Now you can’t beat an old classic, and I was glad to see this included on the album, there have been some stunning versions of She Moved Through the Fair over the years, and this one must be right up there with the best. The instrumental efforts here are sublime at manifesting a slow and careful progression, whilst Sarah Copus’s immaculate vocals were literally faultless and pure with every note sung.

We are now swimming in the deeper waters of the album, and as we do so we come across a very sweet offering entitled Genevieve's Waltz. The flute (Pamela Copus) created a masterful lead role here, one that elevated the overall tone of the arrangement, and allowed the multi-instrumental nature of the piece to shine through, especially the sensitive work on guitar by Randy Copus.

We find ourselves now at the penultimate offering off the album, and this sparkling gem of a tune is called Little Bird (Einini). Once more the enchanting flute of Pamela Copus set the scene, one that is utterly idyllic and so redolent of a small bird flapping its wings. The movement and flight of this piece was a pacifying panacea to cure all stresses and worries, in what has to be one of the most peace filled arrangements on the album. 

So here we are at the end of another 2002 album, while it is sad that this sojourn of great music must come to an end, we do have one more musical gift to unwrap, and one that is placid and calming too, it is called Across the Waves (Trasna na d'Tonnta). A fine selection of a track to end with, and a clever finish as well, by concluding the project how they started, with an anthem like offering that is undeniably beautiful.

Well we were all waiting for the follow up to A World Away, and while the style is different, 2002 have done it again; they have manifested something that is of the highest quality and opened up the Celtic genre, and made it totally accessible for each and every listener. Celtic Fairy Dream is an album of great imaginative textures all weaved together by a family of musicians who truly wear their musical hearts on their respective sleeves, and thus have probably once again created an award winning album that will once more top the charts with utter ease, this is one of those releases that is literally impossible not to recommend.

Wednesday, May 6, 2020

Beyond the Airwaves Vol 3 By David Wright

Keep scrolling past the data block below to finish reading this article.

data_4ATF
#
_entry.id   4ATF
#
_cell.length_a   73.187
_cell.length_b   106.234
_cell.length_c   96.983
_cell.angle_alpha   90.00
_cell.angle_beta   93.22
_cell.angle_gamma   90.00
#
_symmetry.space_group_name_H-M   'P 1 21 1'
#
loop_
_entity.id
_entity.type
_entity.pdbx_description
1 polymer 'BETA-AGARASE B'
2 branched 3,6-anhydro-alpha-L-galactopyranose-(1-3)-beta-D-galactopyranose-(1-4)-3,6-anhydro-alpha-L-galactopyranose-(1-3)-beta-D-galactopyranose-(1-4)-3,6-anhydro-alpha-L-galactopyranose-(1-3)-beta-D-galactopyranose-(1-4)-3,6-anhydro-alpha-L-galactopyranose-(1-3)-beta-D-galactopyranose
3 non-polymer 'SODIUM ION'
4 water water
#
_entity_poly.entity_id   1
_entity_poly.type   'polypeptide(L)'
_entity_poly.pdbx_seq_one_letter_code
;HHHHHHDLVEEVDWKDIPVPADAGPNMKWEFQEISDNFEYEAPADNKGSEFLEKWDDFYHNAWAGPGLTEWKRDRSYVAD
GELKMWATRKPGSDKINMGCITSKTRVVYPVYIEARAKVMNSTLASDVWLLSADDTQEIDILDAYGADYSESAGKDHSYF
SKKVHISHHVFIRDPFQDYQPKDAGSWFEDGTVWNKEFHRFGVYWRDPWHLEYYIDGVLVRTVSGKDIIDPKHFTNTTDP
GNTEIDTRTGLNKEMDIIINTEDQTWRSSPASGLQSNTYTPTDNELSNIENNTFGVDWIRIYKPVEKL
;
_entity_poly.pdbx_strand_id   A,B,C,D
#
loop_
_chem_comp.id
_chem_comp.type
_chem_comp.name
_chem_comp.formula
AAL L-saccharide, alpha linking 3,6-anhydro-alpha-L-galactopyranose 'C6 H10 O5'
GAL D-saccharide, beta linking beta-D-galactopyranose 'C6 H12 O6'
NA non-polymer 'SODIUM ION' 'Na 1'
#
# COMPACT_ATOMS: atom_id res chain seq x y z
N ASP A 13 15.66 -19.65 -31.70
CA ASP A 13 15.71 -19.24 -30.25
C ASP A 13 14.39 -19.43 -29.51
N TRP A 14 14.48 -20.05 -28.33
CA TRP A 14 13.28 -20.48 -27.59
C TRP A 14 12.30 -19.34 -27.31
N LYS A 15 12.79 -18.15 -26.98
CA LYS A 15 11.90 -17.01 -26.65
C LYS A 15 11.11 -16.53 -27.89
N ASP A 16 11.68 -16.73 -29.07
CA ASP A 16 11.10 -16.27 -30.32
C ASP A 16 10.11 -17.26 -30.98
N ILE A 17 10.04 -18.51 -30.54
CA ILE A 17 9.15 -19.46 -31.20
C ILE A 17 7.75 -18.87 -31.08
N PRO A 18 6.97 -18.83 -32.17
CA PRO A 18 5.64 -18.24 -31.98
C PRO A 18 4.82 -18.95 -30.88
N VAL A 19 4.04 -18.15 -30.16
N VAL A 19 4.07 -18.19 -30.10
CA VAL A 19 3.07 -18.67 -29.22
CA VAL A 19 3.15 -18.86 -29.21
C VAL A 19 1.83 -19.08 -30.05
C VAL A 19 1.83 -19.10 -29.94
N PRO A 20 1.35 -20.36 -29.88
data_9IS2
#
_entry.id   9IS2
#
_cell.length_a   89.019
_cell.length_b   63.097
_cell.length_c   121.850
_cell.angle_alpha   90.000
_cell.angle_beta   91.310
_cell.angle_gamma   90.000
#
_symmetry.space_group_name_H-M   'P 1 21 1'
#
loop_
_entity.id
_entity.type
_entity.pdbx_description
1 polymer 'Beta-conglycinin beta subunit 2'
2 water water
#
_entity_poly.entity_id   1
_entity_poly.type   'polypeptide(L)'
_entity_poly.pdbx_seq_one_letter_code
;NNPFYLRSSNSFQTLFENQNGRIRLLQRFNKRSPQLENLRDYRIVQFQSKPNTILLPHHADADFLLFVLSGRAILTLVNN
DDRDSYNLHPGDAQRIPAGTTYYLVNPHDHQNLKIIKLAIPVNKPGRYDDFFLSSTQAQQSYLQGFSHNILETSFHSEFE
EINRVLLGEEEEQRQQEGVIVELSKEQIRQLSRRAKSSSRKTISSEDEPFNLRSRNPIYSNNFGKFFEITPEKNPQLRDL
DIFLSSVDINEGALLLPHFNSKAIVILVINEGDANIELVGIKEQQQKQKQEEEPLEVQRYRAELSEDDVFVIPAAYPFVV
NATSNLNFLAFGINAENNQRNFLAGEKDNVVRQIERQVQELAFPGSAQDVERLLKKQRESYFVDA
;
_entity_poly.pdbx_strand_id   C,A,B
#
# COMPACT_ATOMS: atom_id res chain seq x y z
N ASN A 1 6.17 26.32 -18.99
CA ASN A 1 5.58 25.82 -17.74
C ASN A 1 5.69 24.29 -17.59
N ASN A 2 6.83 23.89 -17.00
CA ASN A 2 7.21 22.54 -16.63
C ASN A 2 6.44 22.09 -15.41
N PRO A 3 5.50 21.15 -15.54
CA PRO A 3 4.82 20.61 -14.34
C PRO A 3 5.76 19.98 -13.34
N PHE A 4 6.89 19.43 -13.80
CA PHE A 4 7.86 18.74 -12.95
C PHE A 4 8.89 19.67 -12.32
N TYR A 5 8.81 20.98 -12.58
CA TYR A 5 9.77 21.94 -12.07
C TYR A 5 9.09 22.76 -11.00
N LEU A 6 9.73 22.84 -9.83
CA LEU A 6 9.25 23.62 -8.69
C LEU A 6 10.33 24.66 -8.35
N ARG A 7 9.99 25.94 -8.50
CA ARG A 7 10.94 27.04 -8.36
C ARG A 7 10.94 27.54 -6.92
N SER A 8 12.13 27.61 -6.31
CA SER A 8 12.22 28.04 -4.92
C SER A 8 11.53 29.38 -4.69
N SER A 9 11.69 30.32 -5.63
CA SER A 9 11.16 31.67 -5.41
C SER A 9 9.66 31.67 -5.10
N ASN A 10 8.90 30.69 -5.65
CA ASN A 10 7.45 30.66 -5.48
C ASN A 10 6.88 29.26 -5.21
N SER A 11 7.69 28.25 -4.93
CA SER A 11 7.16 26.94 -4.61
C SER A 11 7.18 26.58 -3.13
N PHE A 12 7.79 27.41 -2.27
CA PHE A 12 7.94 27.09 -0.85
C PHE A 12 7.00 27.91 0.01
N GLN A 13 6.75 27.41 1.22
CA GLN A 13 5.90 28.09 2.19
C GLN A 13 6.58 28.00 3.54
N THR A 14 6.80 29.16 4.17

Beyond the Airwaves Vol 3
David Wright
Written by
Steve Sheppard

I don’t think that I have personally played a David Wright album as much this century as I have Beyond the Airwaves Volume 3, it features on many of my shows and playlists, simply because it is in my view one of the most stand out albums Wright has created for quite some time.

I’m not the only one who says this, during my plays I have had friends and neighbours ask me who this is, I have had listeners rooted to the spot enjoying this extremely classy musical narrative, created by one of the founders of modern day electronic music.

The whole journey may be just three tracks, but each of the three pieces has its own unique musical perspective, there is the lush and empowering adventure of Castlerigg, whose hallowed halls take us on a sojourn of plenty that has references to Code Indigo, and even at times Pink Floyd built into the weave. The purposeful build and progression within this offering alone is simply outstanding.

Then the middle track entitled Citadel, this could be classified with ease as a masterful work of art, one that takes the listeners by the hand, guides them through a multi-dimensional universe of EM and never let’s go. The synths here are a pleasure to bathe in, and this perambulation of tone and timbre is utterly fascinating at every twist and turn of the composition. The elevation of intent on this piece is amazing and as one approaches the 10 minute mark, this constant manifestation of a crafted performance is once more something to behold, by the time the arrangement has concluded, you will not even notice that over 30 minutes has passed.